On projects involving excavations, infrastructure development and certain forms of construction, it’s absolutely essential that all underground utilities are accurately located. This is both an integral safety measure and a vital part of the planning process, as it may affect which methods of digging or hydro excavation are most suitable. It can even be used to update and manage records for future use.
There are four recognised quality levels (QL) of information for subsurface utility locating, ranging from Quality Level A (highest) through to B, C and D (lowest). These levels help project managers identify how much information is sufficient to begin accurately planning and profile mapping with full regard to risk management.
QL-D is the most basic form of information available. Usually relies on verbal recollections and existing utility records such as geographic databases, construction plans and distribution maps, and is often used for route selection and project planning.
Takes QL-D information and correlates it with a survey of any visible above-ground utility facilities such as valve boxes, fire hydrants, meters and manholes to gain a more detailed picture of subsurface utility locations.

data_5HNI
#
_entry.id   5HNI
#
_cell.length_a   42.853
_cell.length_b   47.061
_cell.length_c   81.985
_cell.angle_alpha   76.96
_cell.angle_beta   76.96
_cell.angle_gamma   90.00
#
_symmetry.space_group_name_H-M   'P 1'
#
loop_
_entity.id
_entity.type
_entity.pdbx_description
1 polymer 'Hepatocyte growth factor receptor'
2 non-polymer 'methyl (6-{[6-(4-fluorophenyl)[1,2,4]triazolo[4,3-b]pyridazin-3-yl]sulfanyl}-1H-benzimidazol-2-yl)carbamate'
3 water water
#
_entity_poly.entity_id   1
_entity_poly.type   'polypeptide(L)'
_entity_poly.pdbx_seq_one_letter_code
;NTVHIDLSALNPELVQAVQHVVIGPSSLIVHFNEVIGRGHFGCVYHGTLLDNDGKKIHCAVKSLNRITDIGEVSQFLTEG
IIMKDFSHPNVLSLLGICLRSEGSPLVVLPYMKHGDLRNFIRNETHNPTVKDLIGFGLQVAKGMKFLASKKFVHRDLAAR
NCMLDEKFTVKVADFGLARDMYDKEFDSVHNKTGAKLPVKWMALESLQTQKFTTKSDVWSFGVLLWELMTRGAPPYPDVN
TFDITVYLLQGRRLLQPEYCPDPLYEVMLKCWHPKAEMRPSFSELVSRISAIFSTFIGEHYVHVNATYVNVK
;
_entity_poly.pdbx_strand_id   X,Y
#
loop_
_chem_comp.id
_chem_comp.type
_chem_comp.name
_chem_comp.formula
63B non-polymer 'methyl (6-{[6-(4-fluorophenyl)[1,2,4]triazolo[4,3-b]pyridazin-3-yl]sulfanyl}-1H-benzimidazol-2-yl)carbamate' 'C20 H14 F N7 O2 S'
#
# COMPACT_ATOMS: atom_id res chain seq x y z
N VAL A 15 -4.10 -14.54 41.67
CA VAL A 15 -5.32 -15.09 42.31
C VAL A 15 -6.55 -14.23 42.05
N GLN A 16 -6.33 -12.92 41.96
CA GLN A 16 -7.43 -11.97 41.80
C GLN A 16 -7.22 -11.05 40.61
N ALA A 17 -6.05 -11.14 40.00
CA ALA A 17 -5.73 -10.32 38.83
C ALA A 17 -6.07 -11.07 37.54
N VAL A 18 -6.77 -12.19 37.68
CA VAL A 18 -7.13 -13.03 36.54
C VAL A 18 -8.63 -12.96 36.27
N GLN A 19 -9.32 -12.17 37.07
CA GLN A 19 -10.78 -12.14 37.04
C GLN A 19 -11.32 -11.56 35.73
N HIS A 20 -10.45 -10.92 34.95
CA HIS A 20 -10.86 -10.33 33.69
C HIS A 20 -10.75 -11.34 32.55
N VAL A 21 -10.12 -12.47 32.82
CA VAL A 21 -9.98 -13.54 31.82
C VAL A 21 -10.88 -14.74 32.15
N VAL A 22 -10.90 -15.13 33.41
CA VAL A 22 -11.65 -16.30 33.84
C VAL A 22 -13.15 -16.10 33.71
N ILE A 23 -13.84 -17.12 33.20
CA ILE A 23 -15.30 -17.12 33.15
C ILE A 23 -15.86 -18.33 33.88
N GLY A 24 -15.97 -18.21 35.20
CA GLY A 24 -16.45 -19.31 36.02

Applies Subsurface Utility Engineering (SUE) to determine existence and horizontal position of utilities through geophysical methods. The results are then surveyed with support from any C and D-level information that is available.
The most accurate form of information for subsurface utility locating. Also known as “daylighting”, QL-A adds to levels B, C and D by exposing subsurface utilities and specifying the type, material, condition, size and other relevant characteristics along with horizontal and vertical positioning. This is usually achieved through hydro-vacuuming or digging, and allows for precise planning and profile mapping.
Despite being the most accurate level of information for subsurface utility locating, QL-A is not necessarily practical for all stages of a project. Rather than applying a QL-A standard at every point of a utility’s path, a combination of QL-A, B, C and D is used depending on the size and scope of the project and the level of risk management required.
Backed by information of sufficient accuracy, projects can be effectively planned, undertaken and completed without any safety hazards or costly damage arising as a result of interference with subsurface utilities.